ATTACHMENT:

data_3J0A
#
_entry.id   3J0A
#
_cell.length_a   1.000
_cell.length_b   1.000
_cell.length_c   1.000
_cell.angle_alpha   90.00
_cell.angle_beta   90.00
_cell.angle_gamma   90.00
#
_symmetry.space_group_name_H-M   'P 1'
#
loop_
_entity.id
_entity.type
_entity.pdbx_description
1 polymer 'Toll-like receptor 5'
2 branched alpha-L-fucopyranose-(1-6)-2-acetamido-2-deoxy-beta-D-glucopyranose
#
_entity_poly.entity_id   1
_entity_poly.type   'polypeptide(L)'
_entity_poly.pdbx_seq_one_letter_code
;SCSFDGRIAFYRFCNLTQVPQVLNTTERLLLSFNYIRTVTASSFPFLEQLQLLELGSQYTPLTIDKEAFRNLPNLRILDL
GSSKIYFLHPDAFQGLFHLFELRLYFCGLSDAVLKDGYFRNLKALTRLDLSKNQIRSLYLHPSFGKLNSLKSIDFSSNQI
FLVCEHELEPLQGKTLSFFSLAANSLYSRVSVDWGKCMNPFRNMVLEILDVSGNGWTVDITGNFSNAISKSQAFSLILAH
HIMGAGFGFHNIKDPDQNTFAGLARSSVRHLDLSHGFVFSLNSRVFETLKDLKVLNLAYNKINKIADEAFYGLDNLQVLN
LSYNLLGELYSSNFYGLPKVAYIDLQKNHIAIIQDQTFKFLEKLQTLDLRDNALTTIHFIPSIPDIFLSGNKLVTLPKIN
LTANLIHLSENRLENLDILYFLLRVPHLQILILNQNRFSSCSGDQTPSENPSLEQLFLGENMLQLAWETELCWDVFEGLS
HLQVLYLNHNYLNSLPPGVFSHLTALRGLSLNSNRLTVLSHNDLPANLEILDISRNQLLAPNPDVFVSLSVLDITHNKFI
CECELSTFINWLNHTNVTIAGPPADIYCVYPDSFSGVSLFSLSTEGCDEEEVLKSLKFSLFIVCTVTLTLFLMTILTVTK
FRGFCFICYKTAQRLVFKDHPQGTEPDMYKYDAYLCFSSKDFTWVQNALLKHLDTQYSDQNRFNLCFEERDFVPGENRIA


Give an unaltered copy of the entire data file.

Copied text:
data_3J0A
#
_entry.id   3J0A
#
_cell.length_a   1.000
_cell.length_b   1.000
_cell.length_c   1.000
_cell.angle_alpha   90.00
_cell.angle_beta   90.00
_cell.angle_gamma   90.00
#
_symmetry.space_group_name_H-M   'P 1'
#
loop_
_entity.id
_entity.type
_entity.pdbx_description
1 polymer 'Toll-like receptor 5'
2 branched alpha-L-fucopyranose-(1-6)-2-acetamido-2-deoxy-beta-D-glucopyranose
#
_entity_poly.entity_id   1
_entity_poly.type   'polypeptide(L)'
_entity_poly.pdbx_seq_one_letter_code
;SCSFDGRIAFYRFCNLTQVPQVLNTTERLLLSFNYIRTVTASSFPFLEQLQLLELGSQYTPLTIDKEAFRNLPNLRILDL
GSSKIYFLHPDAFQGLFHLFELRLYFCGLSDAVLKDGYFRNLKALTRLDLSKNQIRSLYLHPSFGKLNSLKSIDFSSNQI
FLVCEHELEPLQGKTLSFFSLAANSLYSRVSVDWGKCMNPFRNMVLEILDVSGNGWTVDITGNFSNAISKSQAFSLILAH
HIMGAGFGFHNIKDPDQNTFAGLARSSVRHLDLSHGFVFSLNSRVFETLKDLKVLNLAYNKINKIADEAFYGLDNLQVLN
LSYNLLGELYSSNFYGLPKVAYIDLQKNHIAIIQDQTFKFLEKLQTLDLRDNALTTIHFIPSIPDIFLSGNKLVTLPKIN
LTANLIHLSENRLENLDILYFLLRVPHLQILILNQNRFSSCSGDQTPSENPSLEQLFLGENMLQLAWETELCWDVFEGLS
HLQVLYLNHNYLNSLPPGVFSHLTALRGLSLNSNRLTVLSHNDLPANLEILDISRNQLLAPNPDVFVSLSVLDITHNKFI
CECELSTFINWLNHTNVTIAGPPADIYCVYPDSFSGVSLFSLSTEGCDEEEVLKSLKFSLFIVCTVTLTLFLMTILTVTK
FRGFCFICYKTAQRLVFKDHPQGTEPDMYKYDAYLCFSSKDFTWVQNALLKHLDTQYSDQNRFNLCFEERDFVPGENRIA